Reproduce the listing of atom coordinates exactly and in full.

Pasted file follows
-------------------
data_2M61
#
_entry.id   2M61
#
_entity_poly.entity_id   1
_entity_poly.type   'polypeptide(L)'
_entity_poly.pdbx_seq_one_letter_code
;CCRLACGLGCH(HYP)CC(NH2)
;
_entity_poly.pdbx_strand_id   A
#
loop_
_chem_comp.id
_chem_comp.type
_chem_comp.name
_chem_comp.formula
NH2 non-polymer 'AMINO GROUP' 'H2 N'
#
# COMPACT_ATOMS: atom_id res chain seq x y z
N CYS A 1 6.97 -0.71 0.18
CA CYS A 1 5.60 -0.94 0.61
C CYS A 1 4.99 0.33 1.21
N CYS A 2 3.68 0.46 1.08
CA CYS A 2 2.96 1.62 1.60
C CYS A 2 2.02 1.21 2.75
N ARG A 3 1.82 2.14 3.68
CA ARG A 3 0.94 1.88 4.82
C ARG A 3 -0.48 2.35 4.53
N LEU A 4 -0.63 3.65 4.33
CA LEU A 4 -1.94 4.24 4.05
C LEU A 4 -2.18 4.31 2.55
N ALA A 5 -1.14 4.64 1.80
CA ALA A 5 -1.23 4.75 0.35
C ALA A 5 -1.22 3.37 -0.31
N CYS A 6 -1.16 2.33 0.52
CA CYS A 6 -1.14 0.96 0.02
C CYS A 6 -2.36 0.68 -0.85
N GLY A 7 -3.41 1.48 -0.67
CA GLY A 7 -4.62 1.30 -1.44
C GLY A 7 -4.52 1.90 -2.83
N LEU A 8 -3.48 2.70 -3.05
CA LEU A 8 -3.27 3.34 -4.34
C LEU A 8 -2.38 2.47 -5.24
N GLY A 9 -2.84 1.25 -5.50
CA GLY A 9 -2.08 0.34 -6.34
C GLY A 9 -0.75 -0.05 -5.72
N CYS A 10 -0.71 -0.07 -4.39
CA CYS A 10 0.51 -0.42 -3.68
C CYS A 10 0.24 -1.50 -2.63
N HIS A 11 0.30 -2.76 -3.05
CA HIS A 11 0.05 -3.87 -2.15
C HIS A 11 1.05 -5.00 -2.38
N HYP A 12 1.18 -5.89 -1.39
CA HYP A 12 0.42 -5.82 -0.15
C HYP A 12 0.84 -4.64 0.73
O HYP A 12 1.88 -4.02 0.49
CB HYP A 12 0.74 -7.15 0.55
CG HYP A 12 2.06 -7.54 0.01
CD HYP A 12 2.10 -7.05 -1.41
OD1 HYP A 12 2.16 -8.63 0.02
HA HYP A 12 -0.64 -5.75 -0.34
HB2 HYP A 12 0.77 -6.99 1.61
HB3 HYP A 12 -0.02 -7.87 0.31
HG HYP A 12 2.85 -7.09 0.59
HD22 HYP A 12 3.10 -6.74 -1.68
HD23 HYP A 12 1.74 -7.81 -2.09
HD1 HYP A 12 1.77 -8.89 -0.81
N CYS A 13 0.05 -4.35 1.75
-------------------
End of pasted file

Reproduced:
data_2M61
#
_entry.id   2M61
#
_entity_poly.entity_id   1
_entity_poly.type   'polypeptide(L)'
_entity_poly.pdbx_seq_one_letter_code
;CCRLACGLGCH(HYP)CC(NH2)
;
_entity_poly.pdbx_strand_id   A
#
loop_
_chem_comp.id
_chem_comp.type
_chem_comp.name
_chem_comp.formula
NH2 non-polymer 'AMINO GROUP' 'H2 N'
#
# COMPACT_ATOMS: atom_id res chain seq x y z
N CYS A 1 6.97 -0.71 0.18
CA CYS A 1 5.60 -0.94 0.61
C CYS A 1 4.99 0.33 1.21
N CYS A 2 3.68 0.46 1.08
CA CYS A 2 2.96 1.62 1.60
C CYS A 2 2.02 1.21 2.75
N ARG A 3 1.82 2.14 3.68
CA ARG A 3 0.94 1.88 4.82
C ARG A 3 -0.48 2.35 4.53
N LEU A 4 -0.63 3.65 4.33
CA LEU A 4 -1.94 4.24 4.05
C LEU A 4 -2.18 4.31 2.55
N ALA A 5 -1.14 4.64 1.80
CA ALA A 5 -1.23 4.75 0.35
C ALA A 5 -1.22 3.37 -0.31
N CYS A 6 -1.16 2.33 0.52
CA CYS A 6 -1.14 0.96 0.02
C CYS A 6 -2.36 0.68 -0.85
N GLY A 7 -3.41 1.48 -0.67
CA GLY A 7 -4.62 1.30 -1.44
C GLY A 7 -4.52 1.90 -2.83
N LEU A 8 -3.48 2.70 -3.05
CA LEU A 8 -3.27 3.34 -4.34
C LEU A 8 -2.38 2.47 -5.24
N GLY A 9 -2.84 1.25 -5.50
CA GLY A 9 -2.08 0.34 -6.34
C GLY A 9 -0.75 -0.05 -5.72
N CYS A 10 -0.71 -0.07 -4.39
CA CYS A 10 0.51 -0.42 -3.68
C CYS A 10 0.24 -1.50 -2.63
N HIS A 11 0.30 -2.76 -3.05
CA HIS A 11 0.05 -3.87 -2.15
C HIS A 11 1.05 -5.00 -2.38
N HYP A 12 1.18 -5.89 -1.39
CA HYP A 12 0.42 -5.82 -0.15
C HYP A 12 0.84 -4.64 0.73
O HYP A 12 1.88 -4.02 0.49
CB HYP A 12 0.74 -7.15 0.55
CG HYP A 12 2.06 -7.54 0.01
CD HYP A 12 2.10 -7.05 -1.41
OD1 HYP A 12 2.16 -8.63 0.02
HA HYP A 12 -0.64 -5.75 -0.34
HB2 HYP A 12 0.77 -6.99 1.61
HB3 HYP A 12 -0.02 -7.87 0.31
HG HYP A 12 2.85 -7.09 0.59
HD22 HYP A 12 3.10 -6.74 -1.68
HD23 HYP A 12 1.74 -7.81 -2.09
HD1 HYP A 12 1.77 -8.89 -0.81
N CYS A 13 0.05 -4.35 1.75